the-35mm DMs: Vineeth Jason

It’s been some time since I last posted a story about Instagram film photographers, and I apologise for the delay. This is, however, worth the wait.

My next ‘DM interview’ over insta was with Vineeth Jason, a 22 year-old post-grad student from Bangalore, whose experimental work ranges from multiple exposure street photography, to deeply oversaturated feasts of colour and everything in-between. 

We spoke about creativity, shooting playlists and inspiration…

Hi Vineeth, let’s start with the basics; Who are you? Where are you from? And when did you realise film photography was your passion?

My name is Vineeth Jason and I’m a postgraduate student from Bangalore, India.

I was on a hiking trip with my family and I took a load of pictures of birds and scenery. When I developed them and showed my friends, they said they were pretty good. This made me want to shoot more and more. I started doing a lot of nature photography and I was hooked!

Since then my style of photography has changed to portraiture and then to street photography with a keen interest in experimentalism. I use expired film, alternate processing techniques and double exposures. I’m sure there’s a lot of other techniques I’m yet to discover though!

Do you think photography is more Art than Science or more Science than Art?

Like most things I enjoy in life (like cooking and driving) photography is a firm relationship between both art and science. Photography would not be photography with the art aspect or the scientific aspect. It’s like that with many creative pursuits.

What impact do you think other creative pursuits have on your photography? (e.g. listening to music whilst you shoot?)

I feel that I’m more detached from the subject I’m shooting when I’m listening to music. This is very helpful when I’m doing street photography as it helps prevent your flow from being interrupted, but it detracts from your vibe when you’re shooting portraiture. Maybe if you had music on, out loud, the model may be calmer and less anxious about the shoot?

I listen to a lot of old school electronica and metal when I want to shoot something experimental, just to put me in a creative headspace.

Do you think the kind of music you listen to affects the process and outcome?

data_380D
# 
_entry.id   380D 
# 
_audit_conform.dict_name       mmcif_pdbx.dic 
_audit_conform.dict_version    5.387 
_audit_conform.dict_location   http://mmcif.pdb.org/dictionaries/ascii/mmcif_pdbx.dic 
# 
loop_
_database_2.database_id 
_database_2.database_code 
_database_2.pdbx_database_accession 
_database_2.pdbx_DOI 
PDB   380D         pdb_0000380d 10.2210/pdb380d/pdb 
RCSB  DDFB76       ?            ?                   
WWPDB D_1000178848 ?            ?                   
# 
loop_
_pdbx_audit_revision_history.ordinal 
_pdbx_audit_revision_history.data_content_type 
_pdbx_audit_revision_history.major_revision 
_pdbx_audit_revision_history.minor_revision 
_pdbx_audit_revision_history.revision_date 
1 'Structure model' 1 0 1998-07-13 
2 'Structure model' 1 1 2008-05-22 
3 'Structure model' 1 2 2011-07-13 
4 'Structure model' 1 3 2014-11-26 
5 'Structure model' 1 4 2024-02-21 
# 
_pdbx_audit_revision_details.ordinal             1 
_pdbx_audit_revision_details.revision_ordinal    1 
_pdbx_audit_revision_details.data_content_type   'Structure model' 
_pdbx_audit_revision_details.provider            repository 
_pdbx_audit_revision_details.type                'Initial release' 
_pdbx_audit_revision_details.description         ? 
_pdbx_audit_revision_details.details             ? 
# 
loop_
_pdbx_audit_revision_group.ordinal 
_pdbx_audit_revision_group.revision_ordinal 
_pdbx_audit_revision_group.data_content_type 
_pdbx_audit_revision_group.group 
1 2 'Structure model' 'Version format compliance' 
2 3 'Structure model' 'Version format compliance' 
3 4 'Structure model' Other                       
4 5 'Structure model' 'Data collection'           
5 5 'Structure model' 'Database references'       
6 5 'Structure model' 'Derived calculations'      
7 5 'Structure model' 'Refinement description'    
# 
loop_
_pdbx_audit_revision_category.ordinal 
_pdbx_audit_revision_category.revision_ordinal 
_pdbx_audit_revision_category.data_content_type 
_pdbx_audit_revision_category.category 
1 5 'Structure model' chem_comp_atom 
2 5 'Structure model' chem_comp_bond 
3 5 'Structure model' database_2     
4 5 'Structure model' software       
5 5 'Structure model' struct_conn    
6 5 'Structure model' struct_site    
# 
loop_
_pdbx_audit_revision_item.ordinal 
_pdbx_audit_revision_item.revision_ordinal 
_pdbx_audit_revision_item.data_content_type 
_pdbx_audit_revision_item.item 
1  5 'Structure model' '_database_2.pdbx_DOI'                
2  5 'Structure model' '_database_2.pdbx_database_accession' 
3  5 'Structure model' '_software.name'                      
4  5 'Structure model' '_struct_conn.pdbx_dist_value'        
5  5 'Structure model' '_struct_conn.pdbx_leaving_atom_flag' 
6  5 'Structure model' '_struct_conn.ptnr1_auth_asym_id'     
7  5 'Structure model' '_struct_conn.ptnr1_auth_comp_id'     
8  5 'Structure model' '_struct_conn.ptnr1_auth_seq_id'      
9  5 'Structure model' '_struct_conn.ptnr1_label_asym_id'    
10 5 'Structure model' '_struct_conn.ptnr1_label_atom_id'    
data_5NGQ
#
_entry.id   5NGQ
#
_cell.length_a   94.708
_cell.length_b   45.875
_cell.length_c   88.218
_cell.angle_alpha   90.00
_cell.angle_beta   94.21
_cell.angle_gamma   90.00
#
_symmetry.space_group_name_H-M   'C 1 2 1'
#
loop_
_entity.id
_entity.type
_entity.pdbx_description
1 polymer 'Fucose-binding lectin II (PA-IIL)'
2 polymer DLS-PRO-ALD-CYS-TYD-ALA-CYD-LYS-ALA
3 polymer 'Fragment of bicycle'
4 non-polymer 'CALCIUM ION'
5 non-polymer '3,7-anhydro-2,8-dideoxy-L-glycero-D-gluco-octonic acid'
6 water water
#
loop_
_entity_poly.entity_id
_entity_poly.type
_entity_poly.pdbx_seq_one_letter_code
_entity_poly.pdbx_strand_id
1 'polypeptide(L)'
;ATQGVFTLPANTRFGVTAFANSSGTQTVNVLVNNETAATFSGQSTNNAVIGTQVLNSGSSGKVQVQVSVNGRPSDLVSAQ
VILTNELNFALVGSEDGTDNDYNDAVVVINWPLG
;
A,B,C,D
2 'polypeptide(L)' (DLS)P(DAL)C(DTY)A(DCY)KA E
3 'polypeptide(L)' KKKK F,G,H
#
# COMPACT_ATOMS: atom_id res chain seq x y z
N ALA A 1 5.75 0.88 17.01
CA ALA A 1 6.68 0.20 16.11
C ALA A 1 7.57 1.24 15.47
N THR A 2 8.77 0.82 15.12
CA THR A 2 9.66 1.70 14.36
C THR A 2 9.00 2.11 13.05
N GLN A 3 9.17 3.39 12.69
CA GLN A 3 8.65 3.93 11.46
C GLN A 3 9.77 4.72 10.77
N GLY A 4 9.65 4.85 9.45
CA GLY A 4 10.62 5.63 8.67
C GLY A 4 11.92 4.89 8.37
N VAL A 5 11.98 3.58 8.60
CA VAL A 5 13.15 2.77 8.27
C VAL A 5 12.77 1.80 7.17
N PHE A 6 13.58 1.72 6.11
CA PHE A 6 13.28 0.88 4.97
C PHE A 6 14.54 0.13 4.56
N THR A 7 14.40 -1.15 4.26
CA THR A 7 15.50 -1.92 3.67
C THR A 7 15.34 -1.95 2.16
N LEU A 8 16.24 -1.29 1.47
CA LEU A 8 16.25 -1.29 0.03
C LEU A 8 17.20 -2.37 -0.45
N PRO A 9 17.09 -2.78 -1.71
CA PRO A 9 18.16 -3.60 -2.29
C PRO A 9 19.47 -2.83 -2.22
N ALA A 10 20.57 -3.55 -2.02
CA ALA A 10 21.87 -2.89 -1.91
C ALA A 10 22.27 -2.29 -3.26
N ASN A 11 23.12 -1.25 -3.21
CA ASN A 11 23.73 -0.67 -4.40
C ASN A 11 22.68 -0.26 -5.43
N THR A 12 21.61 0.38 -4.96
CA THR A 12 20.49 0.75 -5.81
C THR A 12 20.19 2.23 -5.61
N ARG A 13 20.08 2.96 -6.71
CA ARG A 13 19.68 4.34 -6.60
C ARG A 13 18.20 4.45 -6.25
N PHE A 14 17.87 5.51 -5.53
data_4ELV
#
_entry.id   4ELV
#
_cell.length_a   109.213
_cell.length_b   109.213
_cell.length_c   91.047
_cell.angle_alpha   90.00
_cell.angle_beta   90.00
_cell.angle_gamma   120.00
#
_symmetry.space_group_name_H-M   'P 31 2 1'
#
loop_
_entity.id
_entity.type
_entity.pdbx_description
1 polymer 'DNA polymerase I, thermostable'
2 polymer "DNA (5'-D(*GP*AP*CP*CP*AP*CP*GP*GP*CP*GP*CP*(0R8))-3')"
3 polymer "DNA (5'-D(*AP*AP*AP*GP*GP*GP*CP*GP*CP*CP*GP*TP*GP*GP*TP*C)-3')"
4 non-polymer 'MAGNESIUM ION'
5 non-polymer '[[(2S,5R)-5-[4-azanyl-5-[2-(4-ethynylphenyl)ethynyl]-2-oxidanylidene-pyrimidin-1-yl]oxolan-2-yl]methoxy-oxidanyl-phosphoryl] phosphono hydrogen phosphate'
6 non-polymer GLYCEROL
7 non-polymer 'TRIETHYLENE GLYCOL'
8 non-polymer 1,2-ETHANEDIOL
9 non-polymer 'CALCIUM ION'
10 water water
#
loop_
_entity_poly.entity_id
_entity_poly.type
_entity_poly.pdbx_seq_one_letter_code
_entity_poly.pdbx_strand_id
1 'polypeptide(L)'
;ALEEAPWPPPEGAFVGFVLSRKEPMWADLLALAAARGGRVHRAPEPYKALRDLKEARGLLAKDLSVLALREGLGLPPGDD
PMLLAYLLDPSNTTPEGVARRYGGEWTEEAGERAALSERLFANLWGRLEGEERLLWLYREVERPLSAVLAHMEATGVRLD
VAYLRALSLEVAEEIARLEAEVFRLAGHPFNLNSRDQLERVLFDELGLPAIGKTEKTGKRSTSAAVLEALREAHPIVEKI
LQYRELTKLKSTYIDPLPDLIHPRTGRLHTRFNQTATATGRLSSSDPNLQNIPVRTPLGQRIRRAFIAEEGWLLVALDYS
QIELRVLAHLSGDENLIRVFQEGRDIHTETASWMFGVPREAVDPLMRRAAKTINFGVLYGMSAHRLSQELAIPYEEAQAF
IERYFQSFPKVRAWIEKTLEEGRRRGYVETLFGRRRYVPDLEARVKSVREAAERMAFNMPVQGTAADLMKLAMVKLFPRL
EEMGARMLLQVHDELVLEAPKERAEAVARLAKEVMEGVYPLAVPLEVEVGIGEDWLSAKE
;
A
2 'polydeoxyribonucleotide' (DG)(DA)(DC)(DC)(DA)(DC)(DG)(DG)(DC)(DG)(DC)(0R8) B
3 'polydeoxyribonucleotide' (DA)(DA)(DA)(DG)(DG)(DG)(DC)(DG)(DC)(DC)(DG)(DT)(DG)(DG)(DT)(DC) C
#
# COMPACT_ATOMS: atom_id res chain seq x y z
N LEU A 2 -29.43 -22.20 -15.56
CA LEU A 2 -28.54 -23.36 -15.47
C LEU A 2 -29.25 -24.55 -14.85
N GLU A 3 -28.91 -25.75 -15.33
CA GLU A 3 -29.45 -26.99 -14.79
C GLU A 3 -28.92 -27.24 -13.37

Definitely. For shooting film especially. I listen to music when shooting and during developing, I find that music really puts me in the right mindset to either shoot a certain way or to develop a certain way. I have seperate playlists for developing colour film and black and white. 

I have a lot of 80’s and 90’s stuff in my black and white playlist and more pop and top 40 stuff in my colour playlist.

Do you have a photographer that has inspired you or had an impact on your creative style?

There’s no one photographer that I consider to be my one true source of inspiration. it’s more seeing different aspects from different photographers and building a style of your own.

Although, for my experimental work, I was inspired mostly by Hodaka Yamamoto. (@hodachrome on Instagram) His work is truly awesome. 

Which of your own photographs are you most proud of/most advanced your style? 

I find it hard to pick favourites from anything, so it’s especially hard to choose from your own photos!

I’d have to choose a couple of portraits that I shot on medium format because I used to be scared of shooting portraits and this shoot really helped me get over that fear. 

I shot them in the UK countryside a few years back, on my trusty Bronica ETRS, with a 75mm f/2.8 lens on Portra 160.

What advice would you give to someone anxious to shoot their first portraits?

That’s a difficult one. It definitely helps if the subject is known to you and also if they have prior modelling experience. Just talking to the model and asking them how they feel will reduce the tension and awkwardness of the situation.

Another thing I’ve found helpful is to let the model pose themselves for the first couple of shots. They probably know their most flattering angles better than you. You get a feel for it after a few shots and then you can start directing them. 

You don’t have to get the perfect shot on your first shoot. In fact, you should never think a picture you’ve taken is perfect. As soon as you think you’ve taken the perfect picture, you’ve stopped learning and you won’t get any better, so always look for a way to improve on your last shoot.

I think the most important thing is to always be polite, respectful and friendly with your model/s.

 You can find Vineeth on Instagram at @jason.vineeth , you can also find him on Lomography, where he was Newcomer of the Week

Remember to follow on Instagram too!

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